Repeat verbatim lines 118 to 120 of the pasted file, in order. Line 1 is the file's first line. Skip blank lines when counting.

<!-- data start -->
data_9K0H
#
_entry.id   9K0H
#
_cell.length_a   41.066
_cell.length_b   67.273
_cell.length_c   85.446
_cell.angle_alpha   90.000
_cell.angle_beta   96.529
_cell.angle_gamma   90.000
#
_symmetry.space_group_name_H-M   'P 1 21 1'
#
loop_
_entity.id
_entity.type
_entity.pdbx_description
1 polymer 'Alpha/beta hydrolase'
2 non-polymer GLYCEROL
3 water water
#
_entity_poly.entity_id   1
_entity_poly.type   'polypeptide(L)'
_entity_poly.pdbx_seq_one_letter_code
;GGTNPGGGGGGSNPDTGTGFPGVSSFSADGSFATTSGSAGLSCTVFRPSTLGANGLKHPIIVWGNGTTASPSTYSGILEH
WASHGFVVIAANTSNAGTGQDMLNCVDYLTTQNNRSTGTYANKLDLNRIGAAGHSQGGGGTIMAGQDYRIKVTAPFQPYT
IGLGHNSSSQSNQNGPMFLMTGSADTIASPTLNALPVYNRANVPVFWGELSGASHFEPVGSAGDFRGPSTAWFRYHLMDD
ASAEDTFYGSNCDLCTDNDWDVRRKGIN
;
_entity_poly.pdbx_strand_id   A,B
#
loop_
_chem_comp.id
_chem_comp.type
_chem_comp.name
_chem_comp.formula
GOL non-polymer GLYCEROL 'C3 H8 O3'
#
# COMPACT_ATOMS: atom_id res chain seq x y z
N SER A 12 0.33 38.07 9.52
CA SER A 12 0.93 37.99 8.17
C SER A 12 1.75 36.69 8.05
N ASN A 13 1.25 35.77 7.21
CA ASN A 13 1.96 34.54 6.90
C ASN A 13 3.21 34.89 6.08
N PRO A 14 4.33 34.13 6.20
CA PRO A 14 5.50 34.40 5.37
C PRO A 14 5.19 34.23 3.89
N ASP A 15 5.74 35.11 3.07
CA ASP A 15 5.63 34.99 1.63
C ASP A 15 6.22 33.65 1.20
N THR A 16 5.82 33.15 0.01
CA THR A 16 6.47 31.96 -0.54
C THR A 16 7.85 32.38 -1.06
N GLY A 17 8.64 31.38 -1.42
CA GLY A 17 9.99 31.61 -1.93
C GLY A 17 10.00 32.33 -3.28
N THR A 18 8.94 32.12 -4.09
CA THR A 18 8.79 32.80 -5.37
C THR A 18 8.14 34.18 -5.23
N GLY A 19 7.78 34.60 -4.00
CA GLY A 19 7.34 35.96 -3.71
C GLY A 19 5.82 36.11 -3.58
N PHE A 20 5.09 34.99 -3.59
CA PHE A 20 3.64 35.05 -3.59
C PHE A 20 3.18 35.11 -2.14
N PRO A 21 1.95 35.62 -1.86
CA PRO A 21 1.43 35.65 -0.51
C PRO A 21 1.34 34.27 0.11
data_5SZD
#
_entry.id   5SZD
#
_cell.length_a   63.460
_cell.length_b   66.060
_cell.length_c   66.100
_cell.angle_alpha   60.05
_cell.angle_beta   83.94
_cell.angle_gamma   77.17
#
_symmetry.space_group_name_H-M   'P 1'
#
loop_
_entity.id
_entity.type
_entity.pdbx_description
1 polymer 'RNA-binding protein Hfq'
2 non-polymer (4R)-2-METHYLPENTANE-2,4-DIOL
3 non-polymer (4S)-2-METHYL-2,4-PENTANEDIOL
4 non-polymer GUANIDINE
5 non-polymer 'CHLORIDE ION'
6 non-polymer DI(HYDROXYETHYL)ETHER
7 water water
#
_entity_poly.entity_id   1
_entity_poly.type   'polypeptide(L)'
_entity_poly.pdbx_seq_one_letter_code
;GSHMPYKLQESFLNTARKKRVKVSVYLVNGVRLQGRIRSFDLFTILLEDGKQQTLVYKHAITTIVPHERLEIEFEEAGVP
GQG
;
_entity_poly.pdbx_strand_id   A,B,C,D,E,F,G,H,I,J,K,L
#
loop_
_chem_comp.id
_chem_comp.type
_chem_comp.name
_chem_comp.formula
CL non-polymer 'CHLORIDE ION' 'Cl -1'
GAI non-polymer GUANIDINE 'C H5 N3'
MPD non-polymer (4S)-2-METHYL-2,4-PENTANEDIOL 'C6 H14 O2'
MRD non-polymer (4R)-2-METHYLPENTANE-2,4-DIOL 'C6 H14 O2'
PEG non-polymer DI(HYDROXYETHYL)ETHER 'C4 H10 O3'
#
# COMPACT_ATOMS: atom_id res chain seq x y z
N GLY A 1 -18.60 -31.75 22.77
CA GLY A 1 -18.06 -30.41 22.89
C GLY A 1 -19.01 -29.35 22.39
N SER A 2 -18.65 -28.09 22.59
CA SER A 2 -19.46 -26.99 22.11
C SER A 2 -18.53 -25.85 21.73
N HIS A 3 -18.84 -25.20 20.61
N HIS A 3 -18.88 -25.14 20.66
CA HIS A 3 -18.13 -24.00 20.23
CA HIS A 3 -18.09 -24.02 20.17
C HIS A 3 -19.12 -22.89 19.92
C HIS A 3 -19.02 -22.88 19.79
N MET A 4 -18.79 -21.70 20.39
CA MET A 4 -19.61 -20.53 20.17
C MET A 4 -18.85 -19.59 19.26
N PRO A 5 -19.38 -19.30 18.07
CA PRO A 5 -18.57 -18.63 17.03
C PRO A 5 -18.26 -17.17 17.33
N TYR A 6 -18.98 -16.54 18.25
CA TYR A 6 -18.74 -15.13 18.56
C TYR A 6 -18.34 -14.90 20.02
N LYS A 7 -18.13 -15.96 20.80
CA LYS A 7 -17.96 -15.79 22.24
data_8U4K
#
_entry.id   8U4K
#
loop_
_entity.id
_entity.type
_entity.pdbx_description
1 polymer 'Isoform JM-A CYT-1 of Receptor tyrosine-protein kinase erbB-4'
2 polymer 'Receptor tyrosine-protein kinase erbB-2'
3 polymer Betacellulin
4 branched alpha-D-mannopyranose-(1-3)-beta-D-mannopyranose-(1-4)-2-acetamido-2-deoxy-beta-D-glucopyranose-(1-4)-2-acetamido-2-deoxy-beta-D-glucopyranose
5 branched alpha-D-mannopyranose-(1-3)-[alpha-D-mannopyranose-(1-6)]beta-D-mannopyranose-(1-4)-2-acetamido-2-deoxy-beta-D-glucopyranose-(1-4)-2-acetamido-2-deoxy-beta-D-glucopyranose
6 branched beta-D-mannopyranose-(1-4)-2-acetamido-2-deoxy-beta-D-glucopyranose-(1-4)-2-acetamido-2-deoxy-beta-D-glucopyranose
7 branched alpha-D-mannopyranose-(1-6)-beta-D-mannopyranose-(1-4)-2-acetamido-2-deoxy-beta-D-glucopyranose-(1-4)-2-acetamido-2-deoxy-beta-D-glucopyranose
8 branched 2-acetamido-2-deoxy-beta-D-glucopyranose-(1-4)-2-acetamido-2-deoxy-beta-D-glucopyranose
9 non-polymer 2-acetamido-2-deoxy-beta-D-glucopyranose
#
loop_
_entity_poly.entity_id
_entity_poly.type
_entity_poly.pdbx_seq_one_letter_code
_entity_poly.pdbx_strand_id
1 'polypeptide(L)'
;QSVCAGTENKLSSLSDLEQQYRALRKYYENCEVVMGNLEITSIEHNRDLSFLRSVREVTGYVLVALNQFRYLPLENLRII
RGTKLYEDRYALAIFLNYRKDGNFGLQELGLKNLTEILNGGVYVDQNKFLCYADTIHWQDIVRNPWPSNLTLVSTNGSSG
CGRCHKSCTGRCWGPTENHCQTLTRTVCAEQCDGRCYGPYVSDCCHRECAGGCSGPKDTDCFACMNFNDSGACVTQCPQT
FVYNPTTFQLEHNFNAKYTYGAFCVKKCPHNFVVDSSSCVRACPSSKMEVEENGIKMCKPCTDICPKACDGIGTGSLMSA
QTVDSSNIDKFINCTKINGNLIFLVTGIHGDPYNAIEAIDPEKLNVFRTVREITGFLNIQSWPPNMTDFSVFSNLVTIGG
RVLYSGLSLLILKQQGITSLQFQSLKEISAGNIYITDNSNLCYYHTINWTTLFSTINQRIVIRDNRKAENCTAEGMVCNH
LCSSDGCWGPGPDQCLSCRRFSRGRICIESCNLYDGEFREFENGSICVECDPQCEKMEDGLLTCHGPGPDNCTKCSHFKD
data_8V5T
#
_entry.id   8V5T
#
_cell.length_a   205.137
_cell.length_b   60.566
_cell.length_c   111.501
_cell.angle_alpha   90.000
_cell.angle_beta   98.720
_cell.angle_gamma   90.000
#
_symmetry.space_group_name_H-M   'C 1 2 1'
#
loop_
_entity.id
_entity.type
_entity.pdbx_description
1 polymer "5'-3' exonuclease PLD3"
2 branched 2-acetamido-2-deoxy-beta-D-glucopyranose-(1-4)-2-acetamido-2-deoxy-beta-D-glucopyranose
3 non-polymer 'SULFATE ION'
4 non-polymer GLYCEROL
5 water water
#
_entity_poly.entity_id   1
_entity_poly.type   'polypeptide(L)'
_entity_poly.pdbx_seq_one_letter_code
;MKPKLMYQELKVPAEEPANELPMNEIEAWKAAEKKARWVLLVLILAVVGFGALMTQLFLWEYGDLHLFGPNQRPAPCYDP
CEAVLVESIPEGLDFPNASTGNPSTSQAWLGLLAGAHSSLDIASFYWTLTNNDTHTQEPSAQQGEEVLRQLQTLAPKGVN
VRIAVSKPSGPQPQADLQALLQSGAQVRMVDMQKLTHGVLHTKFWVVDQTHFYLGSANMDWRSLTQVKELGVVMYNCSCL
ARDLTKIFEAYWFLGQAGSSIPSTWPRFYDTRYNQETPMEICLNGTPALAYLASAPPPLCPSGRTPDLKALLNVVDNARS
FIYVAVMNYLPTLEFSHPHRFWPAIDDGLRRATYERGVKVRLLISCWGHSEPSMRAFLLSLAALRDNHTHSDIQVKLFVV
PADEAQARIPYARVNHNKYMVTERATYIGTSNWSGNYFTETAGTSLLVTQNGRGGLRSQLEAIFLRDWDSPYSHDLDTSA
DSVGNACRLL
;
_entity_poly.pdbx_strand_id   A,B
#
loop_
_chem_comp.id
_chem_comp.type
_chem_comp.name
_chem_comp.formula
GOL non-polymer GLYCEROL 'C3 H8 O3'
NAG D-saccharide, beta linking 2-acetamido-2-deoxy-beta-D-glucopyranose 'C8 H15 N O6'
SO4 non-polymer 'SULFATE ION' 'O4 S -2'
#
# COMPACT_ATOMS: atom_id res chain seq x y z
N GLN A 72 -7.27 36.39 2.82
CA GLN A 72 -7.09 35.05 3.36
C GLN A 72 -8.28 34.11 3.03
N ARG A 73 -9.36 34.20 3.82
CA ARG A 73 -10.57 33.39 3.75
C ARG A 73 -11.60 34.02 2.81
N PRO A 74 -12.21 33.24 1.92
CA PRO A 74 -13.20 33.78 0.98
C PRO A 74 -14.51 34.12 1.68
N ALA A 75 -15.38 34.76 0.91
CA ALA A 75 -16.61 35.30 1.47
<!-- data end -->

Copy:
N SER A 2 -18.65 -28.09 22.59
CA SER A 2 -19.46 -26.99 22.11
C SER A 2 -18.53 -25.85 21.73